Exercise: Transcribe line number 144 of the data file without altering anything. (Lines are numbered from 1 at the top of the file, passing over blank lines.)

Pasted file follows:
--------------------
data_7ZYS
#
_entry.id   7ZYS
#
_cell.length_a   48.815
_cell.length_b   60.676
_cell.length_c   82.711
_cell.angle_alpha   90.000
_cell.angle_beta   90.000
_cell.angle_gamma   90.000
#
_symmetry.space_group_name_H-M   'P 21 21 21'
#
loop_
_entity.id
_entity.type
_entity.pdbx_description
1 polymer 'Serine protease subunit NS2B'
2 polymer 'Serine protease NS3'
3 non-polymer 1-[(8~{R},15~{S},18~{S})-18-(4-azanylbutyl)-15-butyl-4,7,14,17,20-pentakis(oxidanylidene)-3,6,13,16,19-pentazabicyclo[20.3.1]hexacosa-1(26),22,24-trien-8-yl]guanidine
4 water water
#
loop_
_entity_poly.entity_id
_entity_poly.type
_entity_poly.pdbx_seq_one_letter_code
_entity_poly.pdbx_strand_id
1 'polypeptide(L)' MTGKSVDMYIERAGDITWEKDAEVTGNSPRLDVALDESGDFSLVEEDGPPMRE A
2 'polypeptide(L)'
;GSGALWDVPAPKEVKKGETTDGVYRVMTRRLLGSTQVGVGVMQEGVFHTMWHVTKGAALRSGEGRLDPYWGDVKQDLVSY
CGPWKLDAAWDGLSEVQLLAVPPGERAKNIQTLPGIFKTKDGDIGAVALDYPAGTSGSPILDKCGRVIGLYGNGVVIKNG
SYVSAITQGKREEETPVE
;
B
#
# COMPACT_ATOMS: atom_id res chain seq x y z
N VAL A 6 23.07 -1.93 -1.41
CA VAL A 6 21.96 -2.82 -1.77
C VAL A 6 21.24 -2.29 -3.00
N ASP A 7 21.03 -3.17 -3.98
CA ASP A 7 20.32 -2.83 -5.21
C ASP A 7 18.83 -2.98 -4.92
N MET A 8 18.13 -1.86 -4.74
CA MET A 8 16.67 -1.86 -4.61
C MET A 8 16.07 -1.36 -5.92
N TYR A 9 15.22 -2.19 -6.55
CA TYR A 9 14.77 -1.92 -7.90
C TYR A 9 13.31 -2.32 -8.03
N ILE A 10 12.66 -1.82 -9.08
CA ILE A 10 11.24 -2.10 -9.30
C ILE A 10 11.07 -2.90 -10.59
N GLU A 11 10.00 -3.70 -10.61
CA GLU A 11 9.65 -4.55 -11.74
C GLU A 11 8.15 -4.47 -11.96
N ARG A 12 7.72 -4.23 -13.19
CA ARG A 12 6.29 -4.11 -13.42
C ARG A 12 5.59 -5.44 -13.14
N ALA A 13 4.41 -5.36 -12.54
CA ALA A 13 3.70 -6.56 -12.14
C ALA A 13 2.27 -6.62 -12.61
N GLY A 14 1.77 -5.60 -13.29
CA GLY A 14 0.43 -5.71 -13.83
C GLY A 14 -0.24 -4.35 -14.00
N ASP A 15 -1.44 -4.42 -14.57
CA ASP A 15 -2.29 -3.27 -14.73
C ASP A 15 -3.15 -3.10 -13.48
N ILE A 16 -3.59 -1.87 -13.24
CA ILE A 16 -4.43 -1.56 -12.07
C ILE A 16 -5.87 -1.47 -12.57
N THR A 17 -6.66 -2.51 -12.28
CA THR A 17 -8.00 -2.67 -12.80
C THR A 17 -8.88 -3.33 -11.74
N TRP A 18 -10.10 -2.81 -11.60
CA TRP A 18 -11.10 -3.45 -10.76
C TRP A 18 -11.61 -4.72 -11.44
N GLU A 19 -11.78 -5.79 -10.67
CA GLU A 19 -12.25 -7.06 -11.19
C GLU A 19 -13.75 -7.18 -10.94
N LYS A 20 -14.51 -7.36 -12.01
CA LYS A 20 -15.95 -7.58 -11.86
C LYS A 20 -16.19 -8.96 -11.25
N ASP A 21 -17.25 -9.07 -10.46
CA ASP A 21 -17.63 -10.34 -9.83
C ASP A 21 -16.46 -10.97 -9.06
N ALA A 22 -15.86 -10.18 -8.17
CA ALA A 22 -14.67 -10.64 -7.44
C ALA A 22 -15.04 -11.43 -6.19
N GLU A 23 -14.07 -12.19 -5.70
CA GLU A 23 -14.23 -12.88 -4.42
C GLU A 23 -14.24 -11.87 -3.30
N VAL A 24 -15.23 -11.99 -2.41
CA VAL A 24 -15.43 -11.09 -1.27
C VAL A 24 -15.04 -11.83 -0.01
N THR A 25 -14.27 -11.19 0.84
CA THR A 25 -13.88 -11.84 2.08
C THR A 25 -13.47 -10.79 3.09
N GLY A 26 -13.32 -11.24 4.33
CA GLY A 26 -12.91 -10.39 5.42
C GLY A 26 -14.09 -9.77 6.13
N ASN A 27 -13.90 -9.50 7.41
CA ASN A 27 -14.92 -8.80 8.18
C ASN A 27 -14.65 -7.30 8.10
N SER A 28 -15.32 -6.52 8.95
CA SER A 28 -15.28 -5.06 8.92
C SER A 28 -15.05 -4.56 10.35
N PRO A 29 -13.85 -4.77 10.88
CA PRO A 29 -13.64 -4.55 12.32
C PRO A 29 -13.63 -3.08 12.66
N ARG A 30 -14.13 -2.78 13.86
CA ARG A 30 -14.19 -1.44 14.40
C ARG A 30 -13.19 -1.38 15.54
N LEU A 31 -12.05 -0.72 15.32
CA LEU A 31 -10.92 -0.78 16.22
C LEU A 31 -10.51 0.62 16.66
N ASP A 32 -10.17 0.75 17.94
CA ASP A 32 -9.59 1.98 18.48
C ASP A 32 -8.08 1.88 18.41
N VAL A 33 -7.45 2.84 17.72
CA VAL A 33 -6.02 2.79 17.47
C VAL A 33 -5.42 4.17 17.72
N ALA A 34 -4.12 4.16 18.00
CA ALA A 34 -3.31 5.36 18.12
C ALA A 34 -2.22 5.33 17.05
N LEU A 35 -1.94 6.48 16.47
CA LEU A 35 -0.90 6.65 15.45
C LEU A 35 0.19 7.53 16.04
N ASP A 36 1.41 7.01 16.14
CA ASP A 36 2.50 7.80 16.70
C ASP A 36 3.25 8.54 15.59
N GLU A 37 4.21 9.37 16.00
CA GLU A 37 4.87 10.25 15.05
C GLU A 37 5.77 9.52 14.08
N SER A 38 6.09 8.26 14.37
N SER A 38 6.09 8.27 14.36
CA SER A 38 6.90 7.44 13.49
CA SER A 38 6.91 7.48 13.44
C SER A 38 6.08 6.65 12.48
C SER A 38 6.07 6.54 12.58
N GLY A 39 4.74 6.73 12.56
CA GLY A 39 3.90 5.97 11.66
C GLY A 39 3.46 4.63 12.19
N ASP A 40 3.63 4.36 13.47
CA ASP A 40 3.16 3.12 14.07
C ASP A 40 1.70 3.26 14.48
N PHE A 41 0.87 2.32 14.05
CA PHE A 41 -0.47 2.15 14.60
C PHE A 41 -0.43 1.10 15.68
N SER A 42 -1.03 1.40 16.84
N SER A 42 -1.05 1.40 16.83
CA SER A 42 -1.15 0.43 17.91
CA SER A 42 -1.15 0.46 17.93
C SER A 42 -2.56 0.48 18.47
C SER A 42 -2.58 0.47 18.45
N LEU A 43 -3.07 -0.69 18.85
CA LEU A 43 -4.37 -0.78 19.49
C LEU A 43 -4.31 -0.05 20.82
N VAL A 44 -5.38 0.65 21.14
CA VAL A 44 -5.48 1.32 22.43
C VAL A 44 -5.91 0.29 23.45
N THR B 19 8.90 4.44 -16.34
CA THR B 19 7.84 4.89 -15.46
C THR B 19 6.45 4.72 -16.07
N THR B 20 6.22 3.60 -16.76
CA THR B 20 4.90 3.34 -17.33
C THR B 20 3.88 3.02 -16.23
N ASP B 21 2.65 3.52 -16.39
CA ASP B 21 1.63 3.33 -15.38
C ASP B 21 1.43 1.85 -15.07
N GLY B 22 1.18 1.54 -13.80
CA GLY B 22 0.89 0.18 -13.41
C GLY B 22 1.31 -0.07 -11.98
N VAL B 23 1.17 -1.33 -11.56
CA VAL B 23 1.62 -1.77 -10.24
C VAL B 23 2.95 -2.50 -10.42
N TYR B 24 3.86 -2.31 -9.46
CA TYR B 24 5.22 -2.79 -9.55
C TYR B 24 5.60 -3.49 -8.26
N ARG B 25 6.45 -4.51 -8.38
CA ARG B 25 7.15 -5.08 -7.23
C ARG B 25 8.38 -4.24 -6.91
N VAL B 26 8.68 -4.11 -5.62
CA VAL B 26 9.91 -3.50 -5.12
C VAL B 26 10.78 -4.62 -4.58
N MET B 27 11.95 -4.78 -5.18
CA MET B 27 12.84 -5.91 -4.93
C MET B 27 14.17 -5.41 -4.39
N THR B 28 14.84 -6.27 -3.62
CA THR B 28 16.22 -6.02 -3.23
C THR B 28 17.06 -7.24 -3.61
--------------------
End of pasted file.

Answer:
C ASP A 40 1.70 3.26 14.48